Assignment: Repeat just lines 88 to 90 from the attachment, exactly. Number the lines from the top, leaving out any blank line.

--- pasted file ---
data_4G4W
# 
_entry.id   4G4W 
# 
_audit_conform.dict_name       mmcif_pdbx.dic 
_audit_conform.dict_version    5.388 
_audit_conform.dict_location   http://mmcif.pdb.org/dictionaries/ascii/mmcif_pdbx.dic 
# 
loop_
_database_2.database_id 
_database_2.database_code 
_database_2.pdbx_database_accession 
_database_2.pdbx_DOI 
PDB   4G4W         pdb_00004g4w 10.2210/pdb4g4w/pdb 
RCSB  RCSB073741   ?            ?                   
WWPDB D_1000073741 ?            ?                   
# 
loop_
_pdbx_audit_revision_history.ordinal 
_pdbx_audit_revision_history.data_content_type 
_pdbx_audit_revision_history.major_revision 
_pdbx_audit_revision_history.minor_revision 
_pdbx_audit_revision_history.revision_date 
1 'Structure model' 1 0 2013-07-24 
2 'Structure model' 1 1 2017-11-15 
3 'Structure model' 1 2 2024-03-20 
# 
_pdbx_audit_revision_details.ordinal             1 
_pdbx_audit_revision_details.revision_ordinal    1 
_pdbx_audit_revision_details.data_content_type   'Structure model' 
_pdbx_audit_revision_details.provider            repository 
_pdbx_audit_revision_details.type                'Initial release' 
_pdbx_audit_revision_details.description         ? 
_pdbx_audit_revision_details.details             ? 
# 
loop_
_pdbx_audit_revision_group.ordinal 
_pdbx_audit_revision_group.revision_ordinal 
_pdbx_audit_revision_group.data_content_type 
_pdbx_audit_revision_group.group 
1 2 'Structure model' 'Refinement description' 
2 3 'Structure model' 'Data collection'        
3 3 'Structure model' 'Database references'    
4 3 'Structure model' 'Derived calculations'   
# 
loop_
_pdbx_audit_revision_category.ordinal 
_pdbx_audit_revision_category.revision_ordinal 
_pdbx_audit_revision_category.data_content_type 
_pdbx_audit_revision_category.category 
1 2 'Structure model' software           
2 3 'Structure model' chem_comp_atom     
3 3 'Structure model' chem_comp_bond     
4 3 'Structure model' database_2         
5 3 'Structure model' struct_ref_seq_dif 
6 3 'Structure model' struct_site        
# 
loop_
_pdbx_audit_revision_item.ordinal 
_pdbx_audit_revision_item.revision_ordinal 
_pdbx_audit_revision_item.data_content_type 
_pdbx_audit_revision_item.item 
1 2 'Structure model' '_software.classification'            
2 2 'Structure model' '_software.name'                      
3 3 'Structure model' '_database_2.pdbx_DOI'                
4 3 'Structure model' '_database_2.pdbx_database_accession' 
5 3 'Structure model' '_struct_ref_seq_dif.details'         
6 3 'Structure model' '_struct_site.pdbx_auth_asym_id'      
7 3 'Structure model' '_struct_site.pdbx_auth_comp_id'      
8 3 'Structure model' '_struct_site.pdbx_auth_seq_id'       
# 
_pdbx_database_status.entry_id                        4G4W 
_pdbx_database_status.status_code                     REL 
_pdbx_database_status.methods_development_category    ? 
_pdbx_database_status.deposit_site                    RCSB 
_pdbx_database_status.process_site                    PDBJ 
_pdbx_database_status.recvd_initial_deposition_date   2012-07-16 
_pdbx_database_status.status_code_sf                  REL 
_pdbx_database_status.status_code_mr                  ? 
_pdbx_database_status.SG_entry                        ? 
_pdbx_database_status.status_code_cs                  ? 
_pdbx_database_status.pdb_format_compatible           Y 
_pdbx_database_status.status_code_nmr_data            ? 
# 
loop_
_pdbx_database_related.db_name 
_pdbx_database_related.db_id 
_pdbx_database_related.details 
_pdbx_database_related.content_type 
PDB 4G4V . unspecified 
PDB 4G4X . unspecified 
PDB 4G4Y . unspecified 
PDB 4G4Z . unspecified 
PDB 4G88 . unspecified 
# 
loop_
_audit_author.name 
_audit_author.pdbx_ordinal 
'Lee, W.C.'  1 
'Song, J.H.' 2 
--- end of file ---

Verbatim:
_pdbx_database_related.details 
_pdbx_database_related.content_type 
PDB 4G4V . unspecified 